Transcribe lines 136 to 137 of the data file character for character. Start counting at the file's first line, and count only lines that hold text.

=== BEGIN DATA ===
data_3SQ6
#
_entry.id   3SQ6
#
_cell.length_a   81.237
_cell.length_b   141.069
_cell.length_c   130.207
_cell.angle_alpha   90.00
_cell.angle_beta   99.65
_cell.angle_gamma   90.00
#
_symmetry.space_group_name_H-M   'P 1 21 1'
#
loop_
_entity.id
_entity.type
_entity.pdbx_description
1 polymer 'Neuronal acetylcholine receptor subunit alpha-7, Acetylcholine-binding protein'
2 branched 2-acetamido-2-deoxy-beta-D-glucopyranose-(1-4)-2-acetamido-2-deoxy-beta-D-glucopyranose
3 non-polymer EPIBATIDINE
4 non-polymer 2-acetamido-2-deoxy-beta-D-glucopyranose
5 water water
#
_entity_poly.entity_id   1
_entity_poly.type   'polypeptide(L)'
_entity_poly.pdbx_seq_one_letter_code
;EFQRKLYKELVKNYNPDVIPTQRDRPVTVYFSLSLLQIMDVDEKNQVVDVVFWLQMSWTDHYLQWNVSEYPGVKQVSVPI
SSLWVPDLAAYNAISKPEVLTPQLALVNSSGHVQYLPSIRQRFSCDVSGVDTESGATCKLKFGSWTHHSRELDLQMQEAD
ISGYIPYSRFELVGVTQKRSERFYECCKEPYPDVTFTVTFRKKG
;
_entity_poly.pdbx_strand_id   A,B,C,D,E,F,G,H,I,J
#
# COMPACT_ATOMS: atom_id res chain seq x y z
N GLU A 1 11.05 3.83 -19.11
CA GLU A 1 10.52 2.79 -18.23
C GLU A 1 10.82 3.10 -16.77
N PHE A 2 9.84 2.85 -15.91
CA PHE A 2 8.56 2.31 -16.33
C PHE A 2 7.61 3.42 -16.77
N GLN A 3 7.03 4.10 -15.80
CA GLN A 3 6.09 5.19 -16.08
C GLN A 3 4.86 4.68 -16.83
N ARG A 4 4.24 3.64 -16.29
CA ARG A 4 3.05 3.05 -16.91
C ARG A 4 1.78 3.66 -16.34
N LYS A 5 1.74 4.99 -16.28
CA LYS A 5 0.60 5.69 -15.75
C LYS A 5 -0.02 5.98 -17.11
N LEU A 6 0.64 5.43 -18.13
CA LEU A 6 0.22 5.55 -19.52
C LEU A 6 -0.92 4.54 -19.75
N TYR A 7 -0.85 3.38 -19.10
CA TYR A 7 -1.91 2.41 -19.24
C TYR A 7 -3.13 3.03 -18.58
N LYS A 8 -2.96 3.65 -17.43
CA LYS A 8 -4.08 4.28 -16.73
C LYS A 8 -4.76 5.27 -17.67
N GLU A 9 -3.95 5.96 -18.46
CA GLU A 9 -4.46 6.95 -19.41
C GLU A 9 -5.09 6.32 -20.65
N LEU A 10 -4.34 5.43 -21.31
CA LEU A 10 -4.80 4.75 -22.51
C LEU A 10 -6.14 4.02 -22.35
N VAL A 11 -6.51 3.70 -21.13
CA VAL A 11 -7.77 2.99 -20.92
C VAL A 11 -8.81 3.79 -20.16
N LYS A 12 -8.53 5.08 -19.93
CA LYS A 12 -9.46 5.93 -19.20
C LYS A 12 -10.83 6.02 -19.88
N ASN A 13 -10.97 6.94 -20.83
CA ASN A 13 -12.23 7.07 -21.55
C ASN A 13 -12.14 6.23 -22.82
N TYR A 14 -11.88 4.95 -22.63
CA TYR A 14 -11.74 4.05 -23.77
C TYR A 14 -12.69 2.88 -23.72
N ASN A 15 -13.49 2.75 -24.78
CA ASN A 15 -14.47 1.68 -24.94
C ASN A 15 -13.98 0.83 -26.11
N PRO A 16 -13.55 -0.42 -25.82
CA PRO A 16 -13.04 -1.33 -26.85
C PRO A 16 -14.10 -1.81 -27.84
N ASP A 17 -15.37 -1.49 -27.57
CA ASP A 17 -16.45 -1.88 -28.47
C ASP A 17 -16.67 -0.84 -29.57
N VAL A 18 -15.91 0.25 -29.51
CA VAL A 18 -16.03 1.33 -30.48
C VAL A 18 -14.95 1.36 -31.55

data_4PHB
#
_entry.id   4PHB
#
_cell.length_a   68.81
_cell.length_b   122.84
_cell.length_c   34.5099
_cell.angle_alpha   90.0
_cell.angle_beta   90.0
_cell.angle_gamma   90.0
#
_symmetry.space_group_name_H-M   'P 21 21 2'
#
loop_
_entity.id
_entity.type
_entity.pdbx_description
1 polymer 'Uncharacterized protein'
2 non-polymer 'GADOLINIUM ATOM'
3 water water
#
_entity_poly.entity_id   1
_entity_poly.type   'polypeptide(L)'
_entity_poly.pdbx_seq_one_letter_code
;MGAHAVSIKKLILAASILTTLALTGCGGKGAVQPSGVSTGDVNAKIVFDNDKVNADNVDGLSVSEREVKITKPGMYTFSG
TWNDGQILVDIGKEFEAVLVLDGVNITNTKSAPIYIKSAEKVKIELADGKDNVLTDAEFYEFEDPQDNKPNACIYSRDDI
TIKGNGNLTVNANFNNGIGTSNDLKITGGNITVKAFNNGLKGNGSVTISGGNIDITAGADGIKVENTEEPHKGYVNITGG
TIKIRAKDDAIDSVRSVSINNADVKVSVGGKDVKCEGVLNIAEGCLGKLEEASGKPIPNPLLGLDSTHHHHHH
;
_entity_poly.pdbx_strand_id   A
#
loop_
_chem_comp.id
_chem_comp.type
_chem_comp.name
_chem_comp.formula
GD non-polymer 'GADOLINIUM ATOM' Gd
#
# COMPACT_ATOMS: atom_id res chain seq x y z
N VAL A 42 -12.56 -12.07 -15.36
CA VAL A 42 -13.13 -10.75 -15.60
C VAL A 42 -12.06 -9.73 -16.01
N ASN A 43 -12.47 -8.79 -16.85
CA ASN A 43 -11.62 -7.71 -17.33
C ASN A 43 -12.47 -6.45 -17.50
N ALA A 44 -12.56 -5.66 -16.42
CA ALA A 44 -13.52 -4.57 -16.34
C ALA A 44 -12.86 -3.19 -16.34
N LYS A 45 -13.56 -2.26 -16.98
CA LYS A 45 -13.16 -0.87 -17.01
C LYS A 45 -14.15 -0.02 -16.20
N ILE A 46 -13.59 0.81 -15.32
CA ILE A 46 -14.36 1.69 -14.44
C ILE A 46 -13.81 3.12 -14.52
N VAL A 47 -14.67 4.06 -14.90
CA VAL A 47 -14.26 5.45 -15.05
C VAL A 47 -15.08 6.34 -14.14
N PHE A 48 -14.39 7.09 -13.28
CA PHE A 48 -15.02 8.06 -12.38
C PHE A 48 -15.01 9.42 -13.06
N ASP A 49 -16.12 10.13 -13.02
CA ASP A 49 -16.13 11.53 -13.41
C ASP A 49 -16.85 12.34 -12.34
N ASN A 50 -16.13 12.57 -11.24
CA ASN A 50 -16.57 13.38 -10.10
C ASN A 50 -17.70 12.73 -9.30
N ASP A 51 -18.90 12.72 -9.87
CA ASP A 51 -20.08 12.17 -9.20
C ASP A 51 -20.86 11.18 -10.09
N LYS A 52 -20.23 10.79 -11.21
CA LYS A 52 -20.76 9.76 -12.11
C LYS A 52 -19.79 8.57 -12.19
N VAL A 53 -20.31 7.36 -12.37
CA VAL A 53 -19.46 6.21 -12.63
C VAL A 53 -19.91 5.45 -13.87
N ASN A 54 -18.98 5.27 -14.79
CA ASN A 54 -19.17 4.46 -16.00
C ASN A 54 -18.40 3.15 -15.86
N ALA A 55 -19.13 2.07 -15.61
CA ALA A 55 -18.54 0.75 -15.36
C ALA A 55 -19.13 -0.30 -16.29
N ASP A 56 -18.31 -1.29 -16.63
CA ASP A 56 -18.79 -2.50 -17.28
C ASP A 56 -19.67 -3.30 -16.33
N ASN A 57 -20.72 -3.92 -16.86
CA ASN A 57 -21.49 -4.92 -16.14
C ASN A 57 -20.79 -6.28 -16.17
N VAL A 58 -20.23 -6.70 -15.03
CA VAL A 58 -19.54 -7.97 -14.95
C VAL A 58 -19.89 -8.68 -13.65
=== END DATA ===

N LYS A 45 -13.56 -2.26 -16.98
CA LYS A 45 -13.16 -0.87 -17.01